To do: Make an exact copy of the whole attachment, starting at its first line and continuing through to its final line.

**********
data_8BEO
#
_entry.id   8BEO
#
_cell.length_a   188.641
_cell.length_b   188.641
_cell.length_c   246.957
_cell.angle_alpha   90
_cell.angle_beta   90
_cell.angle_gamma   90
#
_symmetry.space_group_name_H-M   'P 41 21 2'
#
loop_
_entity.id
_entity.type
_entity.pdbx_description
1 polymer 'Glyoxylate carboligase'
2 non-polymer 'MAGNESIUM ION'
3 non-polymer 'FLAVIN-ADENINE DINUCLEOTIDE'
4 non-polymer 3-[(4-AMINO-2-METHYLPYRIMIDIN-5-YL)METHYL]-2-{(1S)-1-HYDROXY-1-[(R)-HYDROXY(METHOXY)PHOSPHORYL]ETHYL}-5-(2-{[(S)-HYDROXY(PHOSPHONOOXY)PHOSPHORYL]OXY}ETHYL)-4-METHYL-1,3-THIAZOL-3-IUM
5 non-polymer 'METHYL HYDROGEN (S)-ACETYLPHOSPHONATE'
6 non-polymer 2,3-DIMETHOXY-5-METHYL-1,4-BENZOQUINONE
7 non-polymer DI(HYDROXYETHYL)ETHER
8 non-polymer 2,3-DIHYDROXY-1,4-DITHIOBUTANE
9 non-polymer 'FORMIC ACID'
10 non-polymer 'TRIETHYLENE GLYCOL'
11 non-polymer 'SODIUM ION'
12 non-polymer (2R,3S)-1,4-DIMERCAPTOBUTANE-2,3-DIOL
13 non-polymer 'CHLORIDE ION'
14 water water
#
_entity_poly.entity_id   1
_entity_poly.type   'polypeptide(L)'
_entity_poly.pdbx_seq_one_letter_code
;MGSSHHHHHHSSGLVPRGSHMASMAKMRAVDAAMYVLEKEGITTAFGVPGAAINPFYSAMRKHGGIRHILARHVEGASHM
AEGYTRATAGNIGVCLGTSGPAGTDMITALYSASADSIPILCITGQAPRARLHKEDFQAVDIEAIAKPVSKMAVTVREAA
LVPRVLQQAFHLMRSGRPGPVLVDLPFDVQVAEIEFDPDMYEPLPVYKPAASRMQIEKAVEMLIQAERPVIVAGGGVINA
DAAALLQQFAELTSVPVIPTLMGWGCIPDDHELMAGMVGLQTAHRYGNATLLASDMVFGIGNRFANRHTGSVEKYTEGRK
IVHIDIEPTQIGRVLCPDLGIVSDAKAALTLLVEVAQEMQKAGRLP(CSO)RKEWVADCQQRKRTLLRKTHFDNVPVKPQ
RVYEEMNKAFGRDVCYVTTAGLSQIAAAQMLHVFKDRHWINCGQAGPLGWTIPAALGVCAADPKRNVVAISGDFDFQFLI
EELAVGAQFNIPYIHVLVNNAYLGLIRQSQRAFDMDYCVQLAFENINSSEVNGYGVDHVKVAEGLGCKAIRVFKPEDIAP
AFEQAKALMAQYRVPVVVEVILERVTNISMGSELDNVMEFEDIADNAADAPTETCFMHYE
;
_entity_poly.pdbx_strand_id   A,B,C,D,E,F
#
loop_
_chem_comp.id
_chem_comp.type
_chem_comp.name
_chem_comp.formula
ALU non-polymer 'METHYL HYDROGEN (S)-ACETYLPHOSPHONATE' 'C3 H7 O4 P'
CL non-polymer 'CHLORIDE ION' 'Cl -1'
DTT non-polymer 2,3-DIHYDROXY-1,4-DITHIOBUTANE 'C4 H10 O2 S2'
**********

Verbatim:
data_8BEO
#
_entry.id   8BEO
#
_cell.length_a   188.641
_cell.length_b   188.641
_cell.length_c   246.957
_cell.angle_alpha   90
_cell.angle_beta   90
_cell.angle_gamma   90
#
_symmetry.space_group_name_H-M   'P 41 21 2'
#
loop_
_entity.id
_entity.type
_entity.pdbx_description
1 polymer 'Glyoxylate carboligase'
2 non-polymer 'MAGNESIUM ION'
3 non-polymer 'FLAVIN-ADENINE DINUCLEOTIDE'
4 non-polymer 3-[(4-AMINO-2-METHYLPYRIMIDIN-5-YL)METHYL]-2-{(1S)-1-HYDROXY-1-[(R)-HYDROXY(METHOXY)PHOSPHORYL]ETHYL}-5-(2-{[(S)-HYDROXY(PHOSPHONOOXY)PHOSPHORYL]OXY}ETHYL)-4-METHYL-1,3-THIAZOL-3-IUM
5 non-polymer 'METHYL HYDROGEN (S)-ACETYLPHOSPHONATE'
6 non-polymer 2,3-DIMETHOXY-5-METHYL-1,4-BENZOQUINONE
7 non-polymer DI(HYDROXYETHYL)ETHER
8 non-polymer 2,3-DIHYDROXY-1,4-DITHIOBUTANE
9 non-polymer 'FORMIC ACID'
10 non-polymer 'TRIETHYLENE GLYCOL'
11 non-polymer 'SODIUM ION'
12 non-polymer (2R,3S)-1,4-DIMERCAPTOBUTANE-2,3-DIOL
13 non-polymer 'CHLORIDE ION'
14 water water
#
_entity_poly.entity_id   1
_entity_poly.type   'polypeptide(L)'
_entity_poly.pdbx_seq_one_letter_code
;MGSSHHHHHHSSGLVPRGSHMASMAKMRAVDAAMYVLEKEGITTAFGVPGAAINPFYSAMRKHGGIRHILARHVEGASHM
AEGYTRATAGNIGVCLGTSGPAGTDMITALYSASADSIPILCITGQAPRARLHKEDFQAVDIEAIAKPVSKMAVTVREAA
LVPRVLQQAFHLMRSGRPGPVLVDLPFDVQVAEIEFDPDMYEPLPVYKPAASRMQIEKAVEMLIQAERPVIVAGGGVINA
DAAALLQQFAELTSVPVIPTLMGWGCIPDDHELMAGMVGLQTAHRYGNATLLASDMVFGIGNRFANRHTGSVEKYTEGRK
IVHIDIEPTQIGRVLCPDLGIVSDAKAALTLLVEVAQEMQKAGRLP(CSO)RKEWVADCQQRKRTLLRKTHFDNVPVKPQ
RVYEEMNKAFGRDVCYVTTAGLSQIAAAQMLHVFKDRHWINCGQAGPLGWTIPAALGVCAADPKRNVVAISGDFDFQFLI
EELAVGAQFNIPYIHVLVNNAYLGLIRQSQRAFDMDYCVQLAFENINSSEVNGYGVDHVKVAEGLGCKAIRVFKPEDIAP
AFEQAKALMAQYRVPVVVEVILERVTNISMGSELDNVMEFEDIADNAADAPTETCFMHYE
;
_entity_poly.pdbx_strand_id   A,B,C,D,E,F
#
loop_
_chem_comp.id
_chem_comp.type
_chem_comp.name
_chem_comp.formula
ALU non-polymer 'METHYL HYDROGEN (S)-ACETYLPHOSPHONATE' 'C3 H7 O4 P'
CL non-polymer 'CHLORIDE ION' 'Cl -1'
DTT non-polymer 2,3-DIHYDROXY-1,4-DITHIOBUTANE 'C4 H10 O2 S2'